Wild Bill’s Gambling hall is tucked on a corner opposite Caesar’s and Bellagio. Also, it’s cheap. And, is that the sound of a rowdy and happy craps table? I figured I got my legs the day before, so why not try again? Up a little, down a little, so on and so forth, and round and round it went, until a little old lady, clearly the oldest person in the building, took the dice, and proceeded to tear it up. This woman put on a clinic of how to make your points. Over and over again she threw those dice, until what must have been easily a half hour later, she finally seven-ed out. I’ve never seen a table of any kind, anywhere, ever clear out so fast. Still being novice to the game, I figured it would probably be best to take my leave as well, and so I did…about $100 to the good. That was, at least until I went back to Bellagio and got torched for $110. But what the hell, I played for almost two hours, drank the casino’s booze, had a good time, and it only cost me $10, bringing me to -$90 for the whole trip.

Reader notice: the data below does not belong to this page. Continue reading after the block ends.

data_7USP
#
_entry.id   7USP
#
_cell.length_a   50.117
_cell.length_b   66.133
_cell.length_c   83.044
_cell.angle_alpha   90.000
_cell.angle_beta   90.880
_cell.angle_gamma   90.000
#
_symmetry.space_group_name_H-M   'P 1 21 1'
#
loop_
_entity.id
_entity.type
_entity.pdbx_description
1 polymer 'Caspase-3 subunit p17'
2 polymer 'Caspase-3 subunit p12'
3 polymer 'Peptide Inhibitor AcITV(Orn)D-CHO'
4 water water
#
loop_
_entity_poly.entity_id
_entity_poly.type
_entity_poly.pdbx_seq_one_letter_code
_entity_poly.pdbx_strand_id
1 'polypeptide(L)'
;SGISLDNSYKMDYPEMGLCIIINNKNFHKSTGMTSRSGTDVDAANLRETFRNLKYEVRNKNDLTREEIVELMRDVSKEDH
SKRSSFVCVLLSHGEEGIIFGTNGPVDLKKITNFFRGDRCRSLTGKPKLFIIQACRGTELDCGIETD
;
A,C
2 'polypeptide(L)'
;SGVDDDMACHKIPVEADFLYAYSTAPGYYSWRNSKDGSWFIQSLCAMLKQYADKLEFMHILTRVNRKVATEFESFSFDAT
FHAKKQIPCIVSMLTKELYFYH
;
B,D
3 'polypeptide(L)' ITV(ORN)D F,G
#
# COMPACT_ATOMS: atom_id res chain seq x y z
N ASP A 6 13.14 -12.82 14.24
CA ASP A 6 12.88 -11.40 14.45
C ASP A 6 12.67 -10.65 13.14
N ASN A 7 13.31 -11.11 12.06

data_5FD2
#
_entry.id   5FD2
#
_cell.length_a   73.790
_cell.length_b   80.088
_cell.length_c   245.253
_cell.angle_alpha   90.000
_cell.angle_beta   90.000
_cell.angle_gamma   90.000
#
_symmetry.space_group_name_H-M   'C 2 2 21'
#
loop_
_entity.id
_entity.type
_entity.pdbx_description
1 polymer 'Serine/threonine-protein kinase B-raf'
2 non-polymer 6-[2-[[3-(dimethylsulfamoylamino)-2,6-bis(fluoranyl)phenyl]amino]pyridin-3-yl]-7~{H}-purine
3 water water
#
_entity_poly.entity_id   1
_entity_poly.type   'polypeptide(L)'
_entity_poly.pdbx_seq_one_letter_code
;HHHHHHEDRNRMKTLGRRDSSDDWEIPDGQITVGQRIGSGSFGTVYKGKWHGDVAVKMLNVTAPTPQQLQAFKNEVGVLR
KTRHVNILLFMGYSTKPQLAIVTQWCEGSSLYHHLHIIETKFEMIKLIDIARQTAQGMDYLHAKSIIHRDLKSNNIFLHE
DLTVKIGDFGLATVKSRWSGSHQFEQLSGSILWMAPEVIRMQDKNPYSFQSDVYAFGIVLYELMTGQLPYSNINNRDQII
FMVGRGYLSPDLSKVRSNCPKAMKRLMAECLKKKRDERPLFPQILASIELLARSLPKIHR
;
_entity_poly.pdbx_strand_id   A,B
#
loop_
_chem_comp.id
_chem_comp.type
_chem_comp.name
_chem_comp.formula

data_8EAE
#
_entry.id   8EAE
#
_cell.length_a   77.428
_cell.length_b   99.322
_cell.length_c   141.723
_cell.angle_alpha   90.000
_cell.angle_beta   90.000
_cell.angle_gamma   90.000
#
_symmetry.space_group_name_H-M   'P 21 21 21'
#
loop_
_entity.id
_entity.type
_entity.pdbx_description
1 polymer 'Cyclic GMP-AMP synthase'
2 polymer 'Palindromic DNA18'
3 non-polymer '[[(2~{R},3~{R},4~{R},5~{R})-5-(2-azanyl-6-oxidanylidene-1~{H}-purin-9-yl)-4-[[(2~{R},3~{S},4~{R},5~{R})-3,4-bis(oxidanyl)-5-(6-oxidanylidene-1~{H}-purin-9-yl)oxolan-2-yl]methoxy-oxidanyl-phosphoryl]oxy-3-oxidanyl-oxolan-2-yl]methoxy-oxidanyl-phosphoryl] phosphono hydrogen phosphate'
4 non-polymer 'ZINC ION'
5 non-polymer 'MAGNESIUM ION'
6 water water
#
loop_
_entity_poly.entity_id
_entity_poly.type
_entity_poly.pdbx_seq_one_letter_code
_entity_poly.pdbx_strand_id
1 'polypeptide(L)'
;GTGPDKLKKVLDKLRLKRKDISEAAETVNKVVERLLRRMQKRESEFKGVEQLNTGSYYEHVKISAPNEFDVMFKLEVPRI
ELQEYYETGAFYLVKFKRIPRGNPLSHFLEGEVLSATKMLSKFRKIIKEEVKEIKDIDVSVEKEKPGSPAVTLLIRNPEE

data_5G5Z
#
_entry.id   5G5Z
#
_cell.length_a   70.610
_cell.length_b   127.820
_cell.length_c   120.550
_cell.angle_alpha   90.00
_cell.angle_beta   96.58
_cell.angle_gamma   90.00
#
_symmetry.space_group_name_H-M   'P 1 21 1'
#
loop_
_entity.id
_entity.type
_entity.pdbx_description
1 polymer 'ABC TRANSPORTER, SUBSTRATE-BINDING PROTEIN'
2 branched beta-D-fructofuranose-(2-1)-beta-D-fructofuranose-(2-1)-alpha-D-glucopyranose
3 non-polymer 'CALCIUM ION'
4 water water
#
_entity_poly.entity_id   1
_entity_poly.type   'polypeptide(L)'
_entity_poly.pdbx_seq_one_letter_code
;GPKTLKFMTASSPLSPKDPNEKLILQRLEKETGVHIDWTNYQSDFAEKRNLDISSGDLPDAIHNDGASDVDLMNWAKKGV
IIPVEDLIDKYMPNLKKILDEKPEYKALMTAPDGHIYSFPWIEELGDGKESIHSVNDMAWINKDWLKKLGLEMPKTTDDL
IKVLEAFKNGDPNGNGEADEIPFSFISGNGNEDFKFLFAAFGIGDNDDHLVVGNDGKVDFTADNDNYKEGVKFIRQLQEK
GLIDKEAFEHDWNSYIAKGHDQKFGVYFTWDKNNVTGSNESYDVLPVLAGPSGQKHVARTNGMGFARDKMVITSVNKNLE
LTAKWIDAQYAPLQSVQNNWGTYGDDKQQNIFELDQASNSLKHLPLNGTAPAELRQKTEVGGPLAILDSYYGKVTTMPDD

Trina was done with work and the conversation moved quickly to where we were going to eat dinner. Actually, it was an impressively short conversation, as we both wanted to go to Craft in MGM. Problem was, it was a busy weekend, and we had no reservations. Hmmm…worth a try? So we got there around 4:30, about a half hour before seating began just to see what our chances were. Without thinking twice, they offered us a table for two at 5:30. Well thank you very much! We’ll be back right after I walk through the shopping promenade and try on a $12,000 watch. What’s that? 30% off? Oh, so it’s only $8,400? Well that’s a steal. I’ll take two.

If the buffet at Bellagio doesn’t crack the top 10 things do to in Vegas, then by contrast, eating at Craft is probably in the top 5. I can still remember the debate I had the first time I was there; surf and turf, or beef ribs braised for 24 hours? I went surf and turf that time, so beef ribs it was. Incidentally, how low do you have cook something, anything for that matter, at to cook it for 24 hours? About 90 degrees? But now I had a new problem. How does one eat ribs in a fine dining establishment? It was a moot point really, since they had removed the bone prior to serving. I don’t think I’ve ever had anything as tender, tasty, and overall as pleasing anywhere else at any other time in my life.